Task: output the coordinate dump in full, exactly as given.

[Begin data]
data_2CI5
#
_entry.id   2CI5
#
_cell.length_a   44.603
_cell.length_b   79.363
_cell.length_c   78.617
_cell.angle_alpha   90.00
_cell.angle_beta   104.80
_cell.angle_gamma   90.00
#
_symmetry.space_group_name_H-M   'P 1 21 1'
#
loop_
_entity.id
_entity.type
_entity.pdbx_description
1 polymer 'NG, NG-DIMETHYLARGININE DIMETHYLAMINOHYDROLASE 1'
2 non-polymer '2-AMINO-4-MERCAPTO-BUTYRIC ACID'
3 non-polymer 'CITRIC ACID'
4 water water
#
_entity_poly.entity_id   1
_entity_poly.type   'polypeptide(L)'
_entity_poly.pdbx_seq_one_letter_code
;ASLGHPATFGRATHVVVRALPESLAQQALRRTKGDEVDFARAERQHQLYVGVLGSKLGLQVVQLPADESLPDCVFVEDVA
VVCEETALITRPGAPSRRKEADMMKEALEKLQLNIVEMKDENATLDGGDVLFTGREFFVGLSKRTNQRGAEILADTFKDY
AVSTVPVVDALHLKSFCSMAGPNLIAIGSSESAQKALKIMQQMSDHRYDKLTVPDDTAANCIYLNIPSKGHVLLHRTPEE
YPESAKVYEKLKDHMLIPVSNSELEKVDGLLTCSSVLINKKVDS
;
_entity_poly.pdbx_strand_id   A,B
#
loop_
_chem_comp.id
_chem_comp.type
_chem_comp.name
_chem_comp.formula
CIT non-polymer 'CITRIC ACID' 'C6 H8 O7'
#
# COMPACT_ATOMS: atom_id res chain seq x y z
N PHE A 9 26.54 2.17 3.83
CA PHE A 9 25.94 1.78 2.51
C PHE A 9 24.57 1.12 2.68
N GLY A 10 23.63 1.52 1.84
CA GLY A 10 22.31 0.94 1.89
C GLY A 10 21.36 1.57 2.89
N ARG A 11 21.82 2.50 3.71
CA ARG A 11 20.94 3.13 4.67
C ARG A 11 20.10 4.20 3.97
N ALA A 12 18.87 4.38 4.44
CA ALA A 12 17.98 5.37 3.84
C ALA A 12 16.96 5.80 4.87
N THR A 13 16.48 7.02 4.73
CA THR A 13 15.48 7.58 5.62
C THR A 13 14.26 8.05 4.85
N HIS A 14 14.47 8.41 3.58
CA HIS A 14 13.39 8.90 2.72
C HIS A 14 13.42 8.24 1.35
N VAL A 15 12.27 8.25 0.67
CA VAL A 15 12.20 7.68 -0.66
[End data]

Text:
data_2CI5
#
_entry.id   2CI5
#
_cell.length_a   44.603
_cell.length_b   79.363
_cell.length_c   78.617
_cell.angle_alpha   90.00
_cell.angle_beta   104.80
_cell.angle_gamma   90.00
#
_symmetry.space_group_name_H-M   'P 1 21 1'
#
loop_
_entity.id
_entity.type
_entity.pdbx_description
1 polymer 'NG, NG-DIMETHYLARGININE DIMETHYLAMINOHYDROLASE 1'
2 non-polymer '2-AMINO-4-MERCAPTO-BUTYRIC ACID'
3 non-polymer 'CITRIC ACID'
4 water water
#
_entity_poly.entity_id   1
_entity_poly.type   'polypeptide(L)'
_entity_poly.pdbx_seq_one_letter_code
;ASLGHPATFGRATHVVVRALPESLAQQALRRTKGDEVDFARAERQHQLYVGVLGSKLGLQVVQLPADESLPDCVFVEDVA
VVCEETALITRPGAPSRRKEADMMKEALEKLQLNIVEMKDENATLDGGDVLFTGREFFVGLSKRTNQRGAEILADTFKDY
AVSTVPVVDALHLKSFCSMAGPNLIAIGSSESAQKALKIMQQMSDHRYDKLTVPDDTAANCIYLNIPSKGHVLLHRTPEE
YPESAKVYEKLKDHMLIPVSNSELEKVDGLLTCSSVLINKKVDS
;
_entity_poly.pdbx_strand_id   A,B
#
loop_
_chem_comp.id
_chem_comp.type
_chem_comp.name
_chem_comp.formula
CIT non-polymer 'CITRIC ACID' 'C6 H8 O7'
#
# COMPACT_ATOMS: atom_id res chain seq x y z
N PHE A 9 26.54 2.17 3.83
CA PHE A 9 25.94 1.78 2.51
C PHE A 9 24.57 1.12 2.68
N GLY A 10 23.63 1.52 1.84
CA GLY A 10 22.31 0.94 1.89
C GLY A 10 21.36 1.57 2.89
N ARG A 11 21.82 2.50 3.71
CA ARG A 11 20.94 3.13 4.67
C ARG A 11 20.10 4.20 3.97
N ALA A 12 18.87 4.38 4.44
CA ALA A 12 17.98 5.37 3.84
C ALA A 12 16.96 5.80 4.87
N THR A 13 16.48 7.02 4.73
CA THR A 13 15.48 7.58 5.62
C THR A 13 14.26 8.05 4.85
N HIS A 14 14.47 8.41 3.58
CA HIS A 14 13.39 8.90 2.72
C HIS A 14 13.42 8.24 1.35
N VAL A 15 12.27 8.25 0.67
CA VAL A 15 12.20 7.68 -0.66